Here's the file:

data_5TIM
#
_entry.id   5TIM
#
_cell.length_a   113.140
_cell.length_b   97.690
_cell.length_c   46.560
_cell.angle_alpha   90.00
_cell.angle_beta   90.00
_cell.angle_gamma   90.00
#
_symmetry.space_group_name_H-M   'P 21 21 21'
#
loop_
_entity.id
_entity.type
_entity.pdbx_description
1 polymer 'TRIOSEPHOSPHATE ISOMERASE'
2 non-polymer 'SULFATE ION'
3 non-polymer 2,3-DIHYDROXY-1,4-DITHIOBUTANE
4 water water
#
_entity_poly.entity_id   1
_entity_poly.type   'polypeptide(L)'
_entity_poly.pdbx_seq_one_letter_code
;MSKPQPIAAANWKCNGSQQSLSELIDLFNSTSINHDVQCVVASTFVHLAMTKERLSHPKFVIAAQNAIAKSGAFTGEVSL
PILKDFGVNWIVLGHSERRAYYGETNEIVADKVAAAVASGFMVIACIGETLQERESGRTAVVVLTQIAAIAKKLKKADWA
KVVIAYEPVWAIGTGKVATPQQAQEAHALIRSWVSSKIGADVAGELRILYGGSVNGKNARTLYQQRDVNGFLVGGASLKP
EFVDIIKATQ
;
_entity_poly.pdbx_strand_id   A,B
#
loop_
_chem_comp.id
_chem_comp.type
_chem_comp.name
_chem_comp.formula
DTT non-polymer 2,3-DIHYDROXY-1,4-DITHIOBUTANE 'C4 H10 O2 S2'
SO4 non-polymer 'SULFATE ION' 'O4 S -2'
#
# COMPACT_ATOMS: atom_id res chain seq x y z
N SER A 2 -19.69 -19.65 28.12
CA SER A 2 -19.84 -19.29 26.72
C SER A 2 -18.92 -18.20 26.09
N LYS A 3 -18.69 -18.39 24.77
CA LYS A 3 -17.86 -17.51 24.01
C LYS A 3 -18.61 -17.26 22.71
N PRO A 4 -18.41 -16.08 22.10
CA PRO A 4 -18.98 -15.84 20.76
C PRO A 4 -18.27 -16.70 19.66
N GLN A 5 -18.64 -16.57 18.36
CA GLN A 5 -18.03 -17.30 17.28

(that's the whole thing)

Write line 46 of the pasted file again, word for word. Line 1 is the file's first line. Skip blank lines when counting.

CA LYS A 3 -17.86 -17.51 24.01